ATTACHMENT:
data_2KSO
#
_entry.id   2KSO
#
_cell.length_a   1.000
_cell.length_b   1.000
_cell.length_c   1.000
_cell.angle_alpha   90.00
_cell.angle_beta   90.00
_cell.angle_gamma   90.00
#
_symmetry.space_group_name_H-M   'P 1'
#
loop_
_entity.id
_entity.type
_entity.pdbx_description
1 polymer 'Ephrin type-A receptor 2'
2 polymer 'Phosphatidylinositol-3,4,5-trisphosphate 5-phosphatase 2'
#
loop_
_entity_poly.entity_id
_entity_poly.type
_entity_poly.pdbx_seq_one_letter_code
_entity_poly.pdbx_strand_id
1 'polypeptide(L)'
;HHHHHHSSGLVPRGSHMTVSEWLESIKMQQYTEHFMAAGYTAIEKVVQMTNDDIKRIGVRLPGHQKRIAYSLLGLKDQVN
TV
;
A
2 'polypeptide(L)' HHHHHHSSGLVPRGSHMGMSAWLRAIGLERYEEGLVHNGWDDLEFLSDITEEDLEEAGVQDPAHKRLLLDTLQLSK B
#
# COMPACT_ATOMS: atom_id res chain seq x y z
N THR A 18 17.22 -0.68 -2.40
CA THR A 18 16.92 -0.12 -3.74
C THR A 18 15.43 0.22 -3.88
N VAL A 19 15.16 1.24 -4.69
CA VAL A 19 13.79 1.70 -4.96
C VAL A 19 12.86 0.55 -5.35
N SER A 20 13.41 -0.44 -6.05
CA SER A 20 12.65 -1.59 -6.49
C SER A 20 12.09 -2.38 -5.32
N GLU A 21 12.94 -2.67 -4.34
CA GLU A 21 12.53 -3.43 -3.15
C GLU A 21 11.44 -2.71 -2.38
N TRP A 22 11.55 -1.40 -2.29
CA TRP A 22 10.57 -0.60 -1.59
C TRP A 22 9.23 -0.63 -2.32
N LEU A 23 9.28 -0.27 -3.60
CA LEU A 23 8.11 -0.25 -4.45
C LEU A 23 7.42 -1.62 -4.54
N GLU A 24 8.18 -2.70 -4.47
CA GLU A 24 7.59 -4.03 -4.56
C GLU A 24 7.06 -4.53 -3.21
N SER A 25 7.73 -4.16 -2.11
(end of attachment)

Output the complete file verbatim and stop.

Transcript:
data_2KSO
#
_entry.id   2KSO
#
_cell.length_a   1.000
_cell.length_b   1.000
_cell.length_c   1.000
_cell.angle_alpha   90.00
_cell.angle_beta   90.00
_cell.angle_gamma   90.00
#
_symmetry.space_group_name_H-M   'P 1'
#
loop_
_entity.id
_entity.type
_entity.pdbx_description
1 polymer 'Ephrin type-A receptor 2'
2 polymer 'Phosphatidylinositol-3,4,5-trisphosphate 5-phosphatase 2'
#
loop_
_entity_poly.entity_id
_entity_poly.type
_entity_poly.pdbx_seq_one_letter_code
_entity_poly.pdbx_strand_id
1 'polypeptide(L)'
;HHHHHHSSGLVPRGSHMTVSEWLESIKMQQYTEHFMAAGYTAIEKVVQMTNDDIKRIGVRLPGHQKRIAYSLLGLKDQVN
TV
;
A
2 'polypeptide(L)' HHHHHHSSGLVPRGSHMGMSAWLRAIGLERYEEGLVHNGWDDLEFLSDITEEDLEEAGVQDPAHKRLLLDTLQLSK B
#
# COMPACT_ATOMS: atom_id res chain seq x y z
N THR A 18 17.22 -0.68 -2.40
CA THR A 18 16.92 -0.12 -3.74
C THR A 18 15.43 0.22 -3.88
N VAL A 19 15.16 1.24 -4.69
CA VAL A 19 13.79 1.70 -4.96
C VAL A 19 12.86 0.55 -5.35
N SER A 20 13.41 -0.44 -6.05
CA SER A 20 12.65 -1.59 -6.49
C SER A 20 12.09 -2.38 -5.32
N GLU A 21 12.94 -2.67 -4.34
CA GLU A 21 12.53 -3.43 -3.15
C GLU A 21 11.44 -2.71 -2.38
N TRP A 22 11.55 -1.40 -2.29
CA TRP A 22 10.57 -0.60 -1.59
C TRP A 22 9.23 -0.63 -2.32
N LEU A 23 9.28 -0.27 -3.60
CA LEU A 23 8.11 -0.25 -4.45
C LEU A 23 7.42 -1.62 -4.54
N GLU A 24 8.18 -2.70 -4.47
CA GLU A 24 7.59 -4.03 -4.56
C GLU A 24 7.06 -4.53 -3.21
N SER A 25 7.73 -4.16 -2.11